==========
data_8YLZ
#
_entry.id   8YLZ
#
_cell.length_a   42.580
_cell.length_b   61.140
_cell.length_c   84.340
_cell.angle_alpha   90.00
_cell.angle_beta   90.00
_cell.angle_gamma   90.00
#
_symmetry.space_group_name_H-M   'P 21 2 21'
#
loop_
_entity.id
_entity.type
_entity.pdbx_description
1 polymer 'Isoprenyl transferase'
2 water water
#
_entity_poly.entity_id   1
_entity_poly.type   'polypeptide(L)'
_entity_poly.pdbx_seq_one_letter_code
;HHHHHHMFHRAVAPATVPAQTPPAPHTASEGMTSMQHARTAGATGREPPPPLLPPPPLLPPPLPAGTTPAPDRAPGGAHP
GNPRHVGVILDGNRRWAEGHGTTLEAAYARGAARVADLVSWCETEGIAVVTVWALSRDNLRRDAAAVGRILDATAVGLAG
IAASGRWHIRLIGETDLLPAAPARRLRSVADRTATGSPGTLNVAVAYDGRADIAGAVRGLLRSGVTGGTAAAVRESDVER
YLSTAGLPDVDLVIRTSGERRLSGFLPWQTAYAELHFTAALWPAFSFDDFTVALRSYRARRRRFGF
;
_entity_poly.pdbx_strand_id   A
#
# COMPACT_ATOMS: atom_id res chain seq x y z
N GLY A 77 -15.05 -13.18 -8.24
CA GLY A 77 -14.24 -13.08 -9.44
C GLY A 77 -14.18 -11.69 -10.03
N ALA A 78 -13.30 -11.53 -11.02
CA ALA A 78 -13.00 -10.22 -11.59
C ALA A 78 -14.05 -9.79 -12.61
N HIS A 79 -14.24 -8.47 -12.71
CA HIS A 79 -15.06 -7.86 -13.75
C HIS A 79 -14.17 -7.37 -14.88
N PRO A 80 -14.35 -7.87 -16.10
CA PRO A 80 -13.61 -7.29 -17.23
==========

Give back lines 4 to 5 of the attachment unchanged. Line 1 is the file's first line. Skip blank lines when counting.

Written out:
#
_cell.length_a   42.580